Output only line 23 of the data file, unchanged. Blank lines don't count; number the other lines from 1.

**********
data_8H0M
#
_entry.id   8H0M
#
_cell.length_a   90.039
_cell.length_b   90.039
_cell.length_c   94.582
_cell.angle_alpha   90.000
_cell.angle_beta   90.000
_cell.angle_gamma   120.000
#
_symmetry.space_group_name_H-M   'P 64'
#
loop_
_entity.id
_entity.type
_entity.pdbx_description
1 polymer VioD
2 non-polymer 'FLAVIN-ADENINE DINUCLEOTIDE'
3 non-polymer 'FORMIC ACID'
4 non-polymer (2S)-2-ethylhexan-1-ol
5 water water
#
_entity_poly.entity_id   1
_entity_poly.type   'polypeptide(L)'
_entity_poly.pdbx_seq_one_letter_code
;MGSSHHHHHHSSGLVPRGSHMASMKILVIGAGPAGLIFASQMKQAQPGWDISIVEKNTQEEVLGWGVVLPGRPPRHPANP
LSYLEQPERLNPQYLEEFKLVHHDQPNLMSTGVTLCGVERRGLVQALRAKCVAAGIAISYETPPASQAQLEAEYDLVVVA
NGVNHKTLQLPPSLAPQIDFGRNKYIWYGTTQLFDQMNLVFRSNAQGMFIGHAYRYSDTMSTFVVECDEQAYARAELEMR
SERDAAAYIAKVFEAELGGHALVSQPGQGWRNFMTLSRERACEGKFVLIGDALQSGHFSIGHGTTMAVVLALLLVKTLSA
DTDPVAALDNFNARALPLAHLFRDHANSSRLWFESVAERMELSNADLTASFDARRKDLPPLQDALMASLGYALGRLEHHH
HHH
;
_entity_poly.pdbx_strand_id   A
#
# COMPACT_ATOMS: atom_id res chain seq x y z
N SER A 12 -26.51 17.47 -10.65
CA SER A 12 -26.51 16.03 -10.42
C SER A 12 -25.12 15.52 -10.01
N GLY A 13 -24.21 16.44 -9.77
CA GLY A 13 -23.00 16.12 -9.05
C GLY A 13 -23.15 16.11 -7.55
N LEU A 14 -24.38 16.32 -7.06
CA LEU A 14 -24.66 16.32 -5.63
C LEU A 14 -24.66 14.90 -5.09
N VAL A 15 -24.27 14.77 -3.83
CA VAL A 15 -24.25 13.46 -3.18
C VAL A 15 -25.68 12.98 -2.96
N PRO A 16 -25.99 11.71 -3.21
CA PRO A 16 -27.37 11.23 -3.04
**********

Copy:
#